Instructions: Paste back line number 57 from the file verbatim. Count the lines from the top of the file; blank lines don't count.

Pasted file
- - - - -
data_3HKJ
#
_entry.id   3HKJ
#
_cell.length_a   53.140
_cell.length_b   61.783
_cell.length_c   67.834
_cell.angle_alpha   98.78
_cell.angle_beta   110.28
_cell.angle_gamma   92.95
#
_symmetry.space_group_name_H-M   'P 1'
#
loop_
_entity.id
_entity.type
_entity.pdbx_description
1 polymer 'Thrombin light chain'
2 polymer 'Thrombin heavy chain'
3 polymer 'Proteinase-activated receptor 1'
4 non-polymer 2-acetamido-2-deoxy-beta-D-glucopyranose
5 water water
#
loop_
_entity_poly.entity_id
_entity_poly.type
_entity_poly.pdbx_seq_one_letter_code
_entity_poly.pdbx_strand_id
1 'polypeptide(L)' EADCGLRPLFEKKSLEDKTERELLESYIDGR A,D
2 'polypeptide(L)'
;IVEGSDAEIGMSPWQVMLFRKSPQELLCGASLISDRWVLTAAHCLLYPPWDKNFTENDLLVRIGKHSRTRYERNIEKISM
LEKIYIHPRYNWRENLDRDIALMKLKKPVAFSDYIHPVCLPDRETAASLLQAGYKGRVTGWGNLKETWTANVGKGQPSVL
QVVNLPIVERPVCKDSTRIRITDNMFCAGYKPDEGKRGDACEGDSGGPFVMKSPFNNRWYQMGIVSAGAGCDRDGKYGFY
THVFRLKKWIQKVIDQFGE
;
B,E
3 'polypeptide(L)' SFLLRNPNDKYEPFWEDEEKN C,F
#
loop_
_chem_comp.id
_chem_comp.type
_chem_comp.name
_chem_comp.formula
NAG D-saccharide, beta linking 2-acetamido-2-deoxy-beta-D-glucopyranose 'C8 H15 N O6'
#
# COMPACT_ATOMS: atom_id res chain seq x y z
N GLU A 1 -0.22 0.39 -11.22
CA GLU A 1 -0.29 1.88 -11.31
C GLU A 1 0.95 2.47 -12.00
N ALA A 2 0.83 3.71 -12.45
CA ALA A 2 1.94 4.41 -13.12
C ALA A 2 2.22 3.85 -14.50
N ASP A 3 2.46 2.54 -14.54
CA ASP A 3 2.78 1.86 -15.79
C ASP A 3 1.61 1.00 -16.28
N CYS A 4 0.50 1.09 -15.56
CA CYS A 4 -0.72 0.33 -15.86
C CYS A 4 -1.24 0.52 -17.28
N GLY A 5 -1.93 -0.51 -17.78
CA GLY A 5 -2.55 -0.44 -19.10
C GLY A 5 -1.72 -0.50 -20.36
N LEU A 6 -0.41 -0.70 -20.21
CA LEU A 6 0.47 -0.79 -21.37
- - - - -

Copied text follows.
CA CYS A 4 -0.72 0.33 -15.86